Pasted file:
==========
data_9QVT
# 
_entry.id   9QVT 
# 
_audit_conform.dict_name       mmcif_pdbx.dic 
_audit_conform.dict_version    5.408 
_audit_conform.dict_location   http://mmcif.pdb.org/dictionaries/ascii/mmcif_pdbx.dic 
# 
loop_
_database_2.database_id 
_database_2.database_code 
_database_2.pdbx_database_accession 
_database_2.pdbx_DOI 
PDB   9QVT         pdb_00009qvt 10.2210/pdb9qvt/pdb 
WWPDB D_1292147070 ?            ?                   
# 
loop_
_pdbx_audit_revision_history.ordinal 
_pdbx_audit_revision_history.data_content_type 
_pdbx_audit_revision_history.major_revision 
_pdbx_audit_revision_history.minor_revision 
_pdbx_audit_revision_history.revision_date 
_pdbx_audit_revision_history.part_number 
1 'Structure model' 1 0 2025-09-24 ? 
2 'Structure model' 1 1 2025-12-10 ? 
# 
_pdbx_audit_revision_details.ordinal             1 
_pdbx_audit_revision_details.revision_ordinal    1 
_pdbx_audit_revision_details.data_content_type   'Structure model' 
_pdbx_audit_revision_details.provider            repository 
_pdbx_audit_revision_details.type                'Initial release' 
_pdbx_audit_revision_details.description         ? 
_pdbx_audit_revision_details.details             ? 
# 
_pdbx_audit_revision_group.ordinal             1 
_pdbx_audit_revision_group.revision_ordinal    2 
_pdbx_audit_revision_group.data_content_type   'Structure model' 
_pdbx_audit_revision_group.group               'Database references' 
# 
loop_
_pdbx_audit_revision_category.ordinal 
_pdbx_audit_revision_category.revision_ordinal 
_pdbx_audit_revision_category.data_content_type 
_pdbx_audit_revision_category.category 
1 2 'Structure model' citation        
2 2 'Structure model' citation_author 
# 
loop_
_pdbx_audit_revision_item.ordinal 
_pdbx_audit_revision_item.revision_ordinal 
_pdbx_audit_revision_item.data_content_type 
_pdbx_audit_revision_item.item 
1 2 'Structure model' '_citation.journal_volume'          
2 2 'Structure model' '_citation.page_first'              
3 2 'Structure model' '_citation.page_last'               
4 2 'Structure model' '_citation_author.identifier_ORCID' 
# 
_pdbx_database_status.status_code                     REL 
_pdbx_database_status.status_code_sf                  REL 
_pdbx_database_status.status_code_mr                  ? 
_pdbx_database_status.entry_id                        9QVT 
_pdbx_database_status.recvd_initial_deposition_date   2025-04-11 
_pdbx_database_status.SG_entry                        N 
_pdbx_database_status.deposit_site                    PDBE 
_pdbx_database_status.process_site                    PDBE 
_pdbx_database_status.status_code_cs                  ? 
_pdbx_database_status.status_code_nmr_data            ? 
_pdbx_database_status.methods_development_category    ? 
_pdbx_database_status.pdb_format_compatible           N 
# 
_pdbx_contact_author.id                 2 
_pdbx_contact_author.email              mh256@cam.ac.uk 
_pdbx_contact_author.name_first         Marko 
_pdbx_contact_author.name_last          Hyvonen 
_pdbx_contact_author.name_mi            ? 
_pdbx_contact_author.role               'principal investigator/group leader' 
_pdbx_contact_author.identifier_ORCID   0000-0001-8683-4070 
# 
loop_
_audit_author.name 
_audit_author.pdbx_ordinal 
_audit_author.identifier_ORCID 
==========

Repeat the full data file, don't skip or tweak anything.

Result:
data_9QVT
# 
_entry.id   9QVT 
# 
_audit_conform.dict_name       mmcif_pdbx.dic 
_audit_conform.dict_version    5.408 
_audit_conform.dict_location   http://mmcif.pdb.org/dictionaries/ascii/mmcif_pdbx.dic 
# 
loop_
_database_2.database_id 
_database_2.database_code 
_database_2.pdbx_database_accession 
_database_2.pdbx_DOI 
PDB   9QVT         pdb_00009qvt 10.2210/pdb9qvt/pdb 
WWPDB D_1292147070 ?            ?                   
# 
loop_
_pdbx_audit_revision_history.ordinal 
_pdbx_audit_revision_history.data_content_type 
_pdbx_audit_revision_history.major_revision 
_pdbx_audit_revision_history.minor_revision 
_pdbx_audit_revision_history.revision_date 
_pdbx_audit_revision_history.part_number 
1 'Structure model' 1 0 2025-09-24 ? 
2 'Structure model' 1 1 2025-12-10 ? 
# 
_pdbx_audit_revision_details.ordinal             1 
_pdbx_audit_revision_details.revision_ordinal    1 
_pdbx_audit_revision_details.data_content_type   'Structure model' 
_pdbx_audit_revision_details.provider            repository 
_pdbx_audit_revision_details.type                'Initial release' 
_pdbx_audit_revision_details.description         ? 
_pdbx_audit_revision_details.details             ? 
# 
_pdbx_audit_revision_group.ordinal             1 
_pdbx_audit_revision_group.revision_ordinal    2 
_pdbx_audit_revision_group.data_content_type   'Structure model' 
_pdbx_audit_revision_group.group               'Database references' 
# 
loop_
_pdbx_audit_revision_category.ordinal 
_pdbx_audit_revision_category.revision_ordinal 
_pdbx_audit_revision_category.data_content_type 
_pdbx_audit_revision_category.category 
1 2 'Structure model' citation        
2 2 'Structure model' citation_author 
# 
loop_
_pdbx_audit_revision_item.ordinal 
_pdbx_audit_revision_item.revision_ordinal 
_pdbx_audit_revision_item.data_content_type 
_pdbx_audit_revision_item.item 
1 2 'Structure model' '_citation.journal_volume'          
2 2 'Structure model' '_citation.page_first'              
3 2 'Structure model' '_citation.page_last'               
4 2 'Structure model' '_citation_author.identifier_ORCID' 
# 
_pdbx_database_status.status_code                     REL 
_pdbx_database_status.status_code_sf                  REL 
_pdbx_database_status.status_code_mr                  ? 
_pdbx_database_status.entry_id                        9QVT 
_pdbx_database_status.recvd_initial_deposition_date   2025-04-11 
_pdbx_database_status.SG_entry                        N 
_pdbx_database_status.deposit_site                    PDBE 
_pdbx_database_status.process_site                    PDBE 
_pdbx_database_status.status_code_cs                  ? 
_pdbx_database_status.status_code_nmr_data            ? 
_pdbx_database_status.methods_development_category    ? 
_pdbx_database_status.pdb_format_compatible           N 
# 
_pdbx_contact_author.id                 2 
_pdbx_contact_author.email              mh256@cam.ac.uk 
_pdbx_contact_author.name_first         Marko 
_pdbx_contact_author.name_last          Hyvonen 
_pdbx_contact_author.name_mi            ? 
_pdbx_contact_author.role               'principal investigator/group leader' 
_pdbx_contact_author.identifier_ORCID   0000-0001-8683-4070 
# 
loop_
_audit_author.name 
_audit_author.pdbx_ordinal 
_audit_author.identifier_ORCID 